08 August 2017

We examine how apps provide a portal for paedos, cyberbullies and drug dealers targeting vulnerable kids

AFTER pestering her parents for months about a smart phone, 13-year-old Chloe was thrilled to finally be joining her friends on Instagram.

At last she could share snaps of herself with digital bunny ears and get all the latest gossip from her idol Taylor Swift.

Worrying figures reveal nearly a quarter of British eight to 11-year-olds now have a social media profile
Getty – Contributor

Her dad had clicked all the strict privacy settings on her account, so that just Chloe’s friends could see her pictures. The only image visible to strangers was a profile shot of her clearly school-age face.

It wasn’t enough. Five days later a sexual predator, who had not been accepted as one of her followers, sent her a vile message.

He pleaded to have sex with Chloe (not her real name) and forwarded his Snapchat details.

Her dad told us: “I thought I’d done everything to keep her safe but this monster sent her a message via a friend request, which anyone on the site can do.

“It was horrific and disgusting. Why does Instagram make it so hard for kids to be safe?”

Shockingly, this is not an isolated case.

More than a third of 12 to 15-year-olds have an account on Instagram and Snapchat
Getty – Contributor

Yesterday, Children’s Commissioner Anne Longfield attacked social media giants for getting children hooked on their products.

And experts agree that Snapchat and Instagram — which are both dominated by pictures rather than words — are fuelling that dangerous addiction.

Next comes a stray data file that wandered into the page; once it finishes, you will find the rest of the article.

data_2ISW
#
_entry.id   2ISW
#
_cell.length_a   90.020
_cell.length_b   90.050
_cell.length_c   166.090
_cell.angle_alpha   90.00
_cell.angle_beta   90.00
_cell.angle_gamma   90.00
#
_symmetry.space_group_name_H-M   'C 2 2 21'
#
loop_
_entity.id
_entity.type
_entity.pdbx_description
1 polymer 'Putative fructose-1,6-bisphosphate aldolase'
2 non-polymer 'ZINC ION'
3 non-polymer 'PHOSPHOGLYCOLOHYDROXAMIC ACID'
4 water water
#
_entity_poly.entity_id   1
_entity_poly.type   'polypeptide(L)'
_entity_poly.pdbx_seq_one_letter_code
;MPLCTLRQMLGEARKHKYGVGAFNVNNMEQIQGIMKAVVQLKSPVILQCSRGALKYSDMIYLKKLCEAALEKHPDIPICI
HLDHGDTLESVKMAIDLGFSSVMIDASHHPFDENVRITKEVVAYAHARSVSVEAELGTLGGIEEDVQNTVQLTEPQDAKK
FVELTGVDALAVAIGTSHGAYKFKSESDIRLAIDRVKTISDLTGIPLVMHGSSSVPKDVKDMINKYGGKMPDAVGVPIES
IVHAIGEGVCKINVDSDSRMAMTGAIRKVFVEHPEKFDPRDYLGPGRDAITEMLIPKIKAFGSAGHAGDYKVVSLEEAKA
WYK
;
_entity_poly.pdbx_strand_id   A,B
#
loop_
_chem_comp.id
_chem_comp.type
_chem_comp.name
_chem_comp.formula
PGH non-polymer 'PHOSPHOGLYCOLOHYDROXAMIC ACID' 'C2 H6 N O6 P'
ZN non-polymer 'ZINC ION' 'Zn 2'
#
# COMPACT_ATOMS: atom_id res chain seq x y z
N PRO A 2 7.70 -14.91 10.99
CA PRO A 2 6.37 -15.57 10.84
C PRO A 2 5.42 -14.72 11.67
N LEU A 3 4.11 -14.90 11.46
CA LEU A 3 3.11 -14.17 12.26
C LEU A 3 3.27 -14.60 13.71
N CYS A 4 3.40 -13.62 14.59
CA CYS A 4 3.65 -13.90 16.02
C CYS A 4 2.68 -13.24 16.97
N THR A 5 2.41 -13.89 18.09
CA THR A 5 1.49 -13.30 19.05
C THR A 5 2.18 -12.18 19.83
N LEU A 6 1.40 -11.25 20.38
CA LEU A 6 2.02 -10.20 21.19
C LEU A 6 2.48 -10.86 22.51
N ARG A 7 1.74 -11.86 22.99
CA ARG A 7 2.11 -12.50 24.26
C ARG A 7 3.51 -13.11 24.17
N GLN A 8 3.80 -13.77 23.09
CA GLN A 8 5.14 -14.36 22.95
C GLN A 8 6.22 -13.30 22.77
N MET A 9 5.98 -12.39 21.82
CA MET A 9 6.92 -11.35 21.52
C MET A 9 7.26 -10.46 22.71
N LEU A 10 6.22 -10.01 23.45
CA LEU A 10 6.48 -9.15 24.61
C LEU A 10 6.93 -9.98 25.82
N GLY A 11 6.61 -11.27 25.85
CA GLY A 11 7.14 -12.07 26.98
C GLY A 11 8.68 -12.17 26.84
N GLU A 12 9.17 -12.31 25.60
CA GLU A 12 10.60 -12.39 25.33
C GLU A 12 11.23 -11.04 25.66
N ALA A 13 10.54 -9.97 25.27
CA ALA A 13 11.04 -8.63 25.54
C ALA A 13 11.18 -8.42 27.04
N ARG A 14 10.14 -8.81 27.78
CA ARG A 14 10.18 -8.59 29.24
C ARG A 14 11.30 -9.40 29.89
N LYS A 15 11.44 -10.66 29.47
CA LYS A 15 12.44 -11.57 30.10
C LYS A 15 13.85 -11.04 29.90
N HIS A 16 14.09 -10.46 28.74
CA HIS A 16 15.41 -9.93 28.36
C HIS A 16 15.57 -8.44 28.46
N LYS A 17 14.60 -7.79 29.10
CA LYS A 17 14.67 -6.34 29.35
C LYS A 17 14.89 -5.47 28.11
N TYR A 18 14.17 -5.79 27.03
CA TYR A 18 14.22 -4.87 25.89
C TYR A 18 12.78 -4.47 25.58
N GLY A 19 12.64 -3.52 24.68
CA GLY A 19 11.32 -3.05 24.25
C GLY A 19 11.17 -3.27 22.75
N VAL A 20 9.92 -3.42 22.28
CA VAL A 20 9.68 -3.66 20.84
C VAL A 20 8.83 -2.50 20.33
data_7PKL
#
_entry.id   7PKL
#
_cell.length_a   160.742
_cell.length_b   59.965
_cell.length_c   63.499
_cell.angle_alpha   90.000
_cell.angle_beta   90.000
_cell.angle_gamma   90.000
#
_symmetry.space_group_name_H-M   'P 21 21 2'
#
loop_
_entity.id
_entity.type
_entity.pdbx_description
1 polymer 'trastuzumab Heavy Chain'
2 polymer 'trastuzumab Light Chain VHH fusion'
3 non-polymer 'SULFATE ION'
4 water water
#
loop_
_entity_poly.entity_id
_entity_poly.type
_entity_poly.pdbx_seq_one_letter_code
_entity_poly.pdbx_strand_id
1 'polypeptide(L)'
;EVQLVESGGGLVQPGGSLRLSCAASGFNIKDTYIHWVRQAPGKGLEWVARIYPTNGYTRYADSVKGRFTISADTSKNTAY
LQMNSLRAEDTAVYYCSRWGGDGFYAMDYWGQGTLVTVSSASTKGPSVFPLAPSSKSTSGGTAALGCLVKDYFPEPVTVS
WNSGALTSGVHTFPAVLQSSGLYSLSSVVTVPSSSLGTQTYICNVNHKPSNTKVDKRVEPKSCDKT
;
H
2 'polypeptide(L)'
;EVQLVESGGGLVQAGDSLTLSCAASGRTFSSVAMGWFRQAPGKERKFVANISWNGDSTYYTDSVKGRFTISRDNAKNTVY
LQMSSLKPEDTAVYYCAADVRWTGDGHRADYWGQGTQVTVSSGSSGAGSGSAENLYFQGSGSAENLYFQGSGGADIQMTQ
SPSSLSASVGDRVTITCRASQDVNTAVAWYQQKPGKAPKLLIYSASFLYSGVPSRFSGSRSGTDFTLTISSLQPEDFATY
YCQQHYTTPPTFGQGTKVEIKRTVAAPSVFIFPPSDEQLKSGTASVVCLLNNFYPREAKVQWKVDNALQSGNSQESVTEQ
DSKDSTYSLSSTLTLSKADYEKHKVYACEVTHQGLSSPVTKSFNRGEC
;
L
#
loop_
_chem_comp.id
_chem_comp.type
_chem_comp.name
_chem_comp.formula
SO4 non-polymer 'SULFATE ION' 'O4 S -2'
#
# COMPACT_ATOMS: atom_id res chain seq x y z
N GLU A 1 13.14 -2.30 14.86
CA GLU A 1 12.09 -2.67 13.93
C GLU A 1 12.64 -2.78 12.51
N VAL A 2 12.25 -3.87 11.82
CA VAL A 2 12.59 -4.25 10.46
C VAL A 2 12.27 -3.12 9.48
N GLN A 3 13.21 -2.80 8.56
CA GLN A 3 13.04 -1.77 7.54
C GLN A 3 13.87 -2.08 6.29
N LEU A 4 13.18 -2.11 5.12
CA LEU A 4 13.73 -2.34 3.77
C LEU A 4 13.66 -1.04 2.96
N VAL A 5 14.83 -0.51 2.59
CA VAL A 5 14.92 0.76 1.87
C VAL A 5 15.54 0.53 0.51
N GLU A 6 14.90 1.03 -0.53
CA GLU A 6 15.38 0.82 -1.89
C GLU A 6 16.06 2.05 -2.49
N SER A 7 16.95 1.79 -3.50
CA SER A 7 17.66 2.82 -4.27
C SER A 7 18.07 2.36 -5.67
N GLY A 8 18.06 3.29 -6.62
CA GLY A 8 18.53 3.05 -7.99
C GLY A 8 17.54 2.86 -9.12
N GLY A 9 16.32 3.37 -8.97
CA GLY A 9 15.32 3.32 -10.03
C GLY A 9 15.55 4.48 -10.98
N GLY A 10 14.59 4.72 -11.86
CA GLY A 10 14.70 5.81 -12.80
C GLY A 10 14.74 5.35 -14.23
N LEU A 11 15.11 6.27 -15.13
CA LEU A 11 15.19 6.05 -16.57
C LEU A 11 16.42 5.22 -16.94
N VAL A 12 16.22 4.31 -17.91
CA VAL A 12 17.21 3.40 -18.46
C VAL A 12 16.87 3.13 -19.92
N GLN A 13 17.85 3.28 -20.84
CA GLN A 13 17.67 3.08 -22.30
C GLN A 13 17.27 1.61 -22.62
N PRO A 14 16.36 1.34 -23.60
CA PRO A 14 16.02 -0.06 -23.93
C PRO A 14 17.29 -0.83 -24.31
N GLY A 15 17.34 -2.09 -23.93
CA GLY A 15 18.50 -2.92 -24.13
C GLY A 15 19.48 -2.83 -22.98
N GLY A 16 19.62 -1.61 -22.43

Recent Ofcom figures show nearly a quarter of British eight to 11-year-olds have a social media profile, four in ten use Instagram and one in three Snapchat.

More than a third of 12 to 15-year-olds have an account on Instagram and Snapchat. Twitter is down seven per cent in the past year while Facebook is seen as a platform for mums and dads.

All these sites are meant to have a minimum age restriction of 13, yet they do nothing to check the age or identity of users.

Social media sites and apps supposedly have a minimum age restriction, but these are rarely enforced

Tink Palmer
Tink Palmer, Online child safety campaigner, branded the internet ‘the most dangerous playground for children, ever’

Online child safety campaigner Tink Palmer last night called for action to protect youngsters.

The chief executive of The Marie Collins Foundation, which helps victims of child sex abuse online, told The Sun: “I got my first internet case in 1999 and two years later I was telling people this is going to be the most dangerous playground for children, ever.

“I said back then that safeguards needed to be in place before these products were put on the market.

“Now the stable door is open, the horse has bolted and they are trying to catch up. It’s taking too long.

“The social media industry can’t fool us that they cannot produce the safety features which are so clearly needed.”

Countless children have found private accounts won’t stop paedophiles from getting in

Chloe is not alone in finding out that private accounts won’t stop paedophiles from getting in.

One 13-year-old girl from Barnsley, whose identity we are keeping hidden, refused an older man’s request to follow her on Instagram yet he still managed to access and “like” the photos on her account.

When she asked how he had done it, he sent death threats because she refused to marry him.